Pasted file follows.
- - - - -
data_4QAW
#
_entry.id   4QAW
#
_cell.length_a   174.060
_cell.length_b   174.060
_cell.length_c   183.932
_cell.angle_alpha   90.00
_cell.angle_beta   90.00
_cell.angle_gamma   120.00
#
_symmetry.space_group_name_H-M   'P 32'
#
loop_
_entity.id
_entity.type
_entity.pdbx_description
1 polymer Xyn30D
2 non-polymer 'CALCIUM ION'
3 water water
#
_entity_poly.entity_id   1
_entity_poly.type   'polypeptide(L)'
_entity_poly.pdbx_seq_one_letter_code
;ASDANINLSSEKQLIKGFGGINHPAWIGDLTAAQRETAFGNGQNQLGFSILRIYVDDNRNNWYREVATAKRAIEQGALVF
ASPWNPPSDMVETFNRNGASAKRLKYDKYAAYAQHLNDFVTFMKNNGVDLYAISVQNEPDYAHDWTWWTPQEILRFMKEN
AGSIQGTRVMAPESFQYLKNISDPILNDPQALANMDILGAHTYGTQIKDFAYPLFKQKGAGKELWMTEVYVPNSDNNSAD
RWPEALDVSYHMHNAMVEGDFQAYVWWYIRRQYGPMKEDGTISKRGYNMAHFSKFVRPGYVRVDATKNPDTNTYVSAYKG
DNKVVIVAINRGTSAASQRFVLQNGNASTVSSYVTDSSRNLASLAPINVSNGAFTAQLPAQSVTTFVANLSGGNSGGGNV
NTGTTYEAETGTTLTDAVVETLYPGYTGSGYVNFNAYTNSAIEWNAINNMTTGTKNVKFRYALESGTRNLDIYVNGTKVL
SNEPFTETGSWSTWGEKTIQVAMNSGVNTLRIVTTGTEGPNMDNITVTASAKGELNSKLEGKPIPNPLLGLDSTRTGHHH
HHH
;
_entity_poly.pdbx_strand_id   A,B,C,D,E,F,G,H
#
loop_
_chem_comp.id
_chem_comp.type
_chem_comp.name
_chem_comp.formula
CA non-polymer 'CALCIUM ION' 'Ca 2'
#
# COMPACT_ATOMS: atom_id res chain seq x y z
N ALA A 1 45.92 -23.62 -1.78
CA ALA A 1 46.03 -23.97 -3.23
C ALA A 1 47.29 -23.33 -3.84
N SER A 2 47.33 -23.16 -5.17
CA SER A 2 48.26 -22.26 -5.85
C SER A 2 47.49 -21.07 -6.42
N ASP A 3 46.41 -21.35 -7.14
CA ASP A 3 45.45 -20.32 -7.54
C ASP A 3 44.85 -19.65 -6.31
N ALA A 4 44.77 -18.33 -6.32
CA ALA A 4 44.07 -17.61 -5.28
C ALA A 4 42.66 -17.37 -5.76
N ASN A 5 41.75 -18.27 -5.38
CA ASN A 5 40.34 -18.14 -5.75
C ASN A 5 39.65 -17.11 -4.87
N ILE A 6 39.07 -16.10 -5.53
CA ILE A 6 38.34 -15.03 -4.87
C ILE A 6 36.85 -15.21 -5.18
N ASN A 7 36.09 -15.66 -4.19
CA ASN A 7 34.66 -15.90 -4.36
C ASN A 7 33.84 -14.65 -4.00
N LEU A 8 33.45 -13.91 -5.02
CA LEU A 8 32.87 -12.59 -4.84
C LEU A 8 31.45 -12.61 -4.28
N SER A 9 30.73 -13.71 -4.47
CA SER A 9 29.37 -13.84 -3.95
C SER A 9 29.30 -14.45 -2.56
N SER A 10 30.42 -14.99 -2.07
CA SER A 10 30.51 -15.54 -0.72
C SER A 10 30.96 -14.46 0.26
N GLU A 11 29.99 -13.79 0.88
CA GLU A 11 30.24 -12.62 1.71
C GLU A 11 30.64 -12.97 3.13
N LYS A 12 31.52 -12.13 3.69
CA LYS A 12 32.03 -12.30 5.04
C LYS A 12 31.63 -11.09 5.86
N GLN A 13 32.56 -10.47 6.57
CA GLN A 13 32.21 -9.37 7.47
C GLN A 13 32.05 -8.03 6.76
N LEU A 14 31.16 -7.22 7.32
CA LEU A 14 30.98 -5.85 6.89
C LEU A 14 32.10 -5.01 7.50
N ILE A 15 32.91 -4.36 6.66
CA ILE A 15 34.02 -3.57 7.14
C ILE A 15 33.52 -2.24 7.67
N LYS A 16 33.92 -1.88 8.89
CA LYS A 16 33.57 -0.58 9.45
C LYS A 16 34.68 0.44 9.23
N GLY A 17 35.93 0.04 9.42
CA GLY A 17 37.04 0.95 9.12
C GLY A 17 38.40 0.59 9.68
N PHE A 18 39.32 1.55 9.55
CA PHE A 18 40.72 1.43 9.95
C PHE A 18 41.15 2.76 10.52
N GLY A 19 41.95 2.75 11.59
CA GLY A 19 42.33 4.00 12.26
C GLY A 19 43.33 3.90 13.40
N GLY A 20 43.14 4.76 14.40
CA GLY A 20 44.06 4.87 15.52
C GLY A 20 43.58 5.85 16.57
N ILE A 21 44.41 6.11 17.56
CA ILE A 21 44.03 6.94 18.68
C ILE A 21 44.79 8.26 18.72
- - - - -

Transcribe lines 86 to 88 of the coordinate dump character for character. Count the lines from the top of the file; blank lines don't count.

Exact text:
N ILE A 15 32.91 -4.36 6.66
CA ILE A 15 34.02 -3.57 7.14
C ILE A 15 33.52 -2.24 7.67